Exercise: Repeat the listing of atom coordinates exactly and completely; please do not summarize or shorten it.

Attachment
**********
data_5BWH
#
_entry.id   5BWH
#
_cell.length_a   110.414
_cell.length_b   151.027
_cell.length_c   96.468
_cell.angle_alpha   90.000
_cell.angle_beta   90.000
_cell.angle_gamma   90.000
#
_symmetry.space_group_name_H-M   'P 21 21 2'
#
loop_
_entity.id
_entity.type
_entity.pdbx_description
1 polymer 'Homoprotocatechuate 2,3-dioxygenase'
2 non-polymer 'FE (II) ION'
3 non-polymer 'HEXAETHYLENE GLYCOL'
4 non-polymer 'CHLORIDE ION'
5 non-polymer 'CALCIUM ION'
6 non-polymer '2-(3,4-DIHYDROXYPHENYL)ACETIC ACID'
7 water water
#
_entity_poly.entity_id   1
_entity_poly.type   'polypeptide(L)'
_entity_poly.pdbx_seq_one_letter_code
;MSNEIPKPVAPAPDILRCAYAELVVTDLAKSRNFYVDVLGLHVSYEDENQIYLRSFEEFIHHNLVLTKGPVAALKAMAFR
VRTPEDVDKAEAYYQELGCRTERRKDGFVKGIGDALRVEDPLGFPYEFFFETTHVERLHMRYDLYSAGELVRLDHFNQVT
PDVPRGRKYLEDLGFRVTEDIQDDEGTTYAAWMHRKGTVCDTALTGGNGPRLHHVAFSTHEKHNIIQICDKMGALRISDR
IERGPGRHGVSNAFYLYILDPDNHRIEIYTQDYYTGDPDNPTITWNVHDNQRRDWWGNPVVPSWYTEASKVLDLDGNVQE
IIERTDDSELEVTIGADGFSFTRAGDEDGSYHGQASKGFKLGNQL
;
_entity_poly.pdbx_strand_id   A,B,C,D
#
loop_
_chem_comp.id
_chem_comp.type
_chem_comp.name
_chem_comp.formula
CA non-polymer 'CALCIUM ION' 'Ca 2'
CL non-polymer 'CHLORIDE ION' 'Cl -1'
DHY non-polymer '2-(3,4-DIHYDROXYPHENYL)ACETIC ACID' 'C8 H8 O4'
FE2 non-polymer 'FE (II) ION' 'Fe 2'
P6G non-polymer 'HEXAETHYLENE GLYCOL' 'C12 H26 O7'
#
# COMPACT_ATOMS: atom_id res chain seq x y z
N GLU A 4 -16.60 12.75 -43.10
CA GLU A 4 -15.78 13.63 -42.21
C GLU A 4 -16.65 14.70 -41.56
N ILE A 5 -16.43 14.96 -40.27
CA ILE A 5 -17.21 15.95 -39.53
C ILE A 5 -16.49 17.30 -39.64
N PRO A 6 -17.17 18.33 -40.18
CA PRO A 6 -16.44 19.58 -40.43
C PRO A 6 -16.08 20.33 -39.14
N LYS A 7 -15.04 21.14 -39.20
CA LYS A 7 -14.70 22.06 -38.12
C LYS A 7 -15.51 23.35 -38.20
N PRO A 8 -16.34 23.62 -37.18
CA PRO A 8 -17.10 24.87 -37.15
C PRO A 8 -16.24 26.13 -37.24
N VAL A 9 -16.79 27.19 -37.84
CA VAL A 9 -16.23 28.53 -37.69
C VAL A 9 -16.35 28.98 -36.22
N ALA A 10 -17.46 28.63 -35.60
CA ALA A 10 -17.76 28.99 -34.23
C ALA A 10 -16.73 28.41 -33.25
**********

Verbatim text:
data_5BWH
#
_entry.id   5BWH
#
_cell.length_a   110.414
_cell.length_b   151.027
_cell.length_c   96.468
_cell.angle_alpha   90.000
_cell.angle_beta   90.000
_cell.angle_gamma   90.000
#
_symmetry.space_group_name_H-M   'P 21 21 2'
#
loop_
_entity.id
_entity.type
_entity.pdbx_description
1 polymer 'Homoprotocatechuate 2,3-dioxygenase'
2 non-polymer 'FE (II) ION'
3 non-polymer 'HEXAETHYLENE GLYCOL'
4 non-polymer 'CHLORIDE ION'
5 non-polymer 'CALCIUM ION'
6 non-polymer '2-(3,4-DIHYDROXYPHENYL)ACETIC ACID'
7 water water
#
_entity_poly.entity_id   1
_entity_poly.type   'polypeptide(L)'
_entity_poly.pdbx_seq_one_letter_code
;MSNEIPKPVAPAPDILRCAYAELVVTDLAKSRNFYVDVLGLHVSYEDENQIYLRSFEEFIHHNLVLTKGPVAALKAMAFR
VRTPEDVDKAEAYYQELGCRTERRKDGFVKGIGDALRVEDPLGFPYEFFFETTHVERLHMRYDLYSAGELVRLDHFNQVT
PDVPRGRKYLEDLGFRVTEDIQDDEGTTYAAWMHRKGTVCDTALTGGNGPRLHHVAFSTHEKHNIIQICDKMGALRISDR
IERGPGRHGVSNAFYLYILDPDNHRIEIYTQDYYTGDPDNPTITWNVHDNQRRDWWGNPVVPSWYTEASKVLDLDGNVQE
IIERTDDSELEVTIGADGFSFTRAGDEDGSYHGQASKGFKLGNQL
;
_entity_poly.pdbx_strand_id   A,B,C,D
#
loop_
_chem_comp.id
_chem_comp.type
_chem_comp.name
_chem_comp.formula
CA non-polymer 'CALCIUM ION' 'Ca 2'
CL non-polymer 'CHLORIDE ION' 'Cl -1'
DHY non-polymer '2-(3,4-DIHYDROXYPHENYL)ACETIC ACID' 'C8 H8 O4'
FE2 non-polymer 'FE (II) ION' 'Fe 2'
P6G non-polymer 'HEXAETHYLENE GLYCOL' 'C12 H26 O7'
#
# COMPACT_ATOMS: atom_id res chain seq x y z
N GLU A 4 -16.60 12.75 -43.10
CA GLU A 4 -15.78 13.63 -42.21
C GLU A 4 -16.65 14.70 -41.56
N ILE A 5 -16.43 14.96 -40.27
CA ILE A 5 -17.21 15.95 -39.53
C ILE A 5 -16.49 17.30 -39.64
N PRO A 6 -17.17 18.33 -40.18
CA PRO A 6 -16.44 19.58 -40.43
C PRO A 6 -16.08 20.33 -39.14
N LYS A 7 -15.04 21.14 -39.20
CA LYS A 7 -14.70 22.06 -38.12
C LYS A 7 -15.51 23.35 -38.20
N PRO A 8 -16.34 23.62 -37.18
CA PRO A 8 -17.10 24.87 -37.15
C PRO A 8 -16.24 26.13 -37.24
N VAL A 9 -16.79 27.19 -37.84
CA VAL A 9 -16.23 28.53 -37.69
C VAL A 9 -16.35 28.98 -36.22
N ALA A 10 -17.46 28.63 -35.60
CA ALA A 10 -17.76 28.99 -34.23
C ALA A 10 -16.73 28.41 -33.25